[ proh-gram, -gruh m ]
/ ˈproʊ græm, -grəm /
a plan of action to accomplish a specified end: a school lunch program.
a plan or schedule of activities, procedures, etc., to be followed.
a broadcasted television or radio production or similar Internet-based content produced for distribution.
a list of items, pieces, performers, etc., in a musical, theatrical, or other entertainment.
an entertainment with reference to its pieces or numbers: a program of American and French music.
a planned, coordinated group of activities, procedures, etc., often for a specific purpose, or a facility offering such a series of activities: a drug rehabilitation program; a graduate program in linguistics.
a prospectus or syllabus: a program of courses being offered.
Also called computer program. Digital Technology. a precise sequence of instructions enabling a computer to perform a task; a piece of software.
verb (used with object), pro·grammed or pro·gramed, pro·gram·ming or pro·gram·ing.
to schedule as part of a program.
Digital Technology. to write code for (a computer program or application).
to insert or encode specific operating instructions into (a machine or apparatus): We'll program the bells to ring at ten-minute intervals.
to insert (instructions) into a machine or apparatus: An automatic release has been programmed into the lock as a safety feature.
to cause to absorb or incorporate automatic responses, attitudes, or the like; condition: Our parents programmed us to respect our elders.
to set, regulate, or modify so as to produce a specific response or reaction: Program your eating habits to eliminate sweets.
verb (used without object), pro·grammed or pro·gramed, pro·gram·ming or pro·gram·ing.
to plan or write a program.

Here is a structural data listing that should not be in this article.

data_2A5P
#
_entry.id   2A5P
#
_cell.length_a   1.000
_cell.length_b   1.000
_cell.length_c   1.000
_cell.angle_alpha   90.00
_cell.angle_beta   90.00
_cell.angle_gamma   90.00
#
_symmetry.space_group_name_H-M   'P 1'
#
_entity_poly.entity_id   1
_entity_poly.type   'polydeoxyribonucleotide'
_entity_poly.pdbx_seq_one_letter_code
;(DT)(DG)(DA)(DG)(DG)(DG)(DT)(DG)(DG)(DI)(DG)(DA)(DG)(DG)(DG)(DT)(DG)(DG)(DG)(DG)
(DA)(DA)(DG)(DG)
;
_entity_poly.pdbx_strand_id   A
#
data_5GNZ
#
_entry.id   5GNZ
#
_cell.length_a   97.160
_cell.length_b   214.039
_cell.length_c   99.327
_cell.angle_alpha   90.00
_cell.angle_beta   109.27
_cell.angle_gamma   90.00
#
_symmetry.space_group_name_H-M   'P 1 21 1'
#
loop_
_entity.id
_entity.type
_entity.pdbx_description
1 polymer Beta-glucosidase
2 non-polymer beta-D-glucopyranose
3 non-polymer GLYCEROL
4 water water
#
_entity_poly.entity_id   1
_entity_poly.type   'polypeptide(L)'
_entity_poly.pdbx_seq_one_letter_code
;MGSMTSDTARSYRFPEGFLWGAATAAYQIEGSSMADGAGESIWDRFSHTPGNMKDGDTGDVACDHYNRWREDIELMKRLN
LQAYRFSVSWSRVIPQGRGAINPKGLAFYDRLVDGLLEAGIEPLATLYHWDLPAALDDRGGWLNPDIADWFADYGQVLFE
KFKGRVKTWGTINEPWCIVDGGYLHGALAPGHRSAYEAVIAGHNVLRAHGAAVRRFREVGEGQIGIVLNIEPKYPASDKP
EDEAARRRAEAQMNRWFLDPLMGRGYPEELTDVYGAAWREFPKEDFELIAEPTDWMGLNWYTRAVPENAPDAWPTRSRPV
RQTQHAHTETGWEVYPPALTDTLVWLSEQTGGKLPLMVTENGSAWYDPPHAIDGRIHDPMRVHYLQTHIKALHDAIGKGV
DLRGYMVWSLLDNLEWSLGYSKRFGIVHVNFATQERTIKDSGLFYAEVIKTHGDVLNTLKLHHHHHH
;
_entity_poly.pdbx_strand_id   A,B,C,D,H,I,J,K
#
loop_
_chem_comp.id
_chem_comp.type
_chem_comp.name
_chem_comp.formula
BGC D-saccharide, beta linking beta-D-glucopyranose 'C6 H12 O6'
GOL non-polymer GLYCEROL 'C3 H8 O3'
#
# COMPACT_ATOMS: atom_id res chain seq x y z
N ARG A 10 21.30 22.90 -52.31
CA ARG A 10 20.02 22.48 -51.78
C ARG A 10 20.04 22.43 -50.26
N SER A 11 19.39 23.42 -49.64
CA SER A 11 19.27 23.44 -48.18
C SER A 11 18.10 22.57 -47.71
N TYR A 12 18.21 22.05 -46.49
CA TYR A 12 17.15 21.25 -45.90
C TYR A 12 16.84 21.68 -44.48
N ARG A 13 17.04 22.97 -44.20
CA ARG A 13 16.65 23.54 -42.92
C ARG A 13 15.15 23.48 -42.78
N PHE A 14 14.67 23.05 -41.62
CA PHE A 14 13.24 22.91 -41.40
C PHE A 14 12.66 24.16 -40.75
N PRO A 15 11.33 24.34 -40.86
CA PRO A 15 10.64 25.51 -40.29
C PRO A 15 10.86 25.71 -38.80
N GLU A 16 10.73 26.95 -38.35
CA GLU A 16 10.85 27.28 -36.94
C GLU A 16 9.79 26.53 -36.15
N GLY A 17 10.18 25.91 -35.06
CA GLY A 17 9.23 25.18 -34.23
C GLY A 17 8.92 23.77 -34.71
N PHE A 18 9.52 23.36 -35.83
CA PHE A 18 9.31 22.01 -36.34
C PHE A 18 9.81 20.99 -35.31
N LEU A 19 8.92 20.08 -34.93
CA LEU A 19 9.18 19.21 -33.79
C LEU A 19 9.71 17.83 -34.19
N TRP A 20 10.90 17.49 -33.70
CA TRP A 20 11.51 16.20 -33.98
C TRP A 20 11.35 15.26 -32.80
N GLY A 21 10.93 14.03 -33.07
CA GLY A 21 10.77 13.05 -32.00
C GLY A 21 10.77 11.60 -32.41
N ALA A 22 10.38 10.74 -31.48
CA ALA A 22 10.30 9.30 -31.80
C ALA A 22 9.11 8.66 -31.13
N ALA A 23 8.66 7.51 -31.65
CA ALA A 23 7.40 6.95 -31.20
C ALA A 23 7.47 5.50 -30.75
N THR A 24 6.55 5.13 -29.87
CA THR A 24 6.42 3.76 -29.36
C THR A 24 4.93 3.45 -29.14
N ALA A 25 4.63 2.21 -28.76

Digital Technology. to write computer code.
CHALLENGE YOURSELF WITH THIS MIDDLE SCHOOL PART OF SPEECH QUIZ!
How well do you know your adjectives from your adverbs? Your preposition from your pronouns? Your interjections from your conjunctions? Let’s put your knowledge of parts of speech to the text! Note: Many of the following questions will ask you to identify the parts of speech “in order.” That means the first word in all capital letters will correspond to the first option in an answer, and so on.
Question 1 of 10
In order, what parts of speech are the words in all capital letters? Alisa was VERY tired, SO she decided to go to bed.
Also especially British, pro·gramme.
Origin of program
OTHER WORDS FROM programre·pro·gram, verb (used with object), re·pro·grammed or re·pro·gramed, re·pro·gram·ming or re·pro·gram·ing.un·pro·grammed, adjective
WORDS THAT MAY BE CONFUSED WITH programpogrom program
Words nearby program
Dictionary.com Unabridged Based on the Random House Unabridged Dictionary, © Random House, Inc. 2020
Example sentences from the Web for reprogram
You can reprogram arphids with the right box, but I hate doing that to library books.Little Brother|Cory Doctorow
British Dictionary definitions for reprogram
/ (ˈprəʊɡræm) /
a sequence of coded instructions fed into a computer, enabling it to perform specified logical and arithmetical operations on data
verb -grams, -gramming, -grammed, -grammes, -gramming or -grammed
(tr) to feed a program into (a computer)
(tr) to arrange (data) into a suitable form so that it can be processed by a computer
(intr) to write a program
Collins English Dictionary - Complete & Unabridged 2012 Digital Edition © William Collins Sons & Co. Ltd. 1979, 1986 © HarperCollins Publishers 1998, 2000, 2003, 2005, 2006, 2007, 2009, 2012
Scientific definitions for reprogram
[ prō′grăm′ ]
A organized system of instructions and data interpreted by a computer. Programming instructions are often referred to as code. See more at source code. See also programming language.
The American Heritage® Science Dictionary Copyright © 2011. Published by Houghton Mifflin Harcourt Publishing Company. All rights reserved.
Cultural definitions for reprogram
A series of instructions given to a computer to direct it to carry out certain operations. The term code is often used to denote large-scale operations.
The New Dictionary of Cultural Literacy, Third Edition Copyright © 2005 by Houghton Mifflin Harcourt Publishing Company. Published by Houghton Mifflin Harcourt Publishing Company. All rights reserved.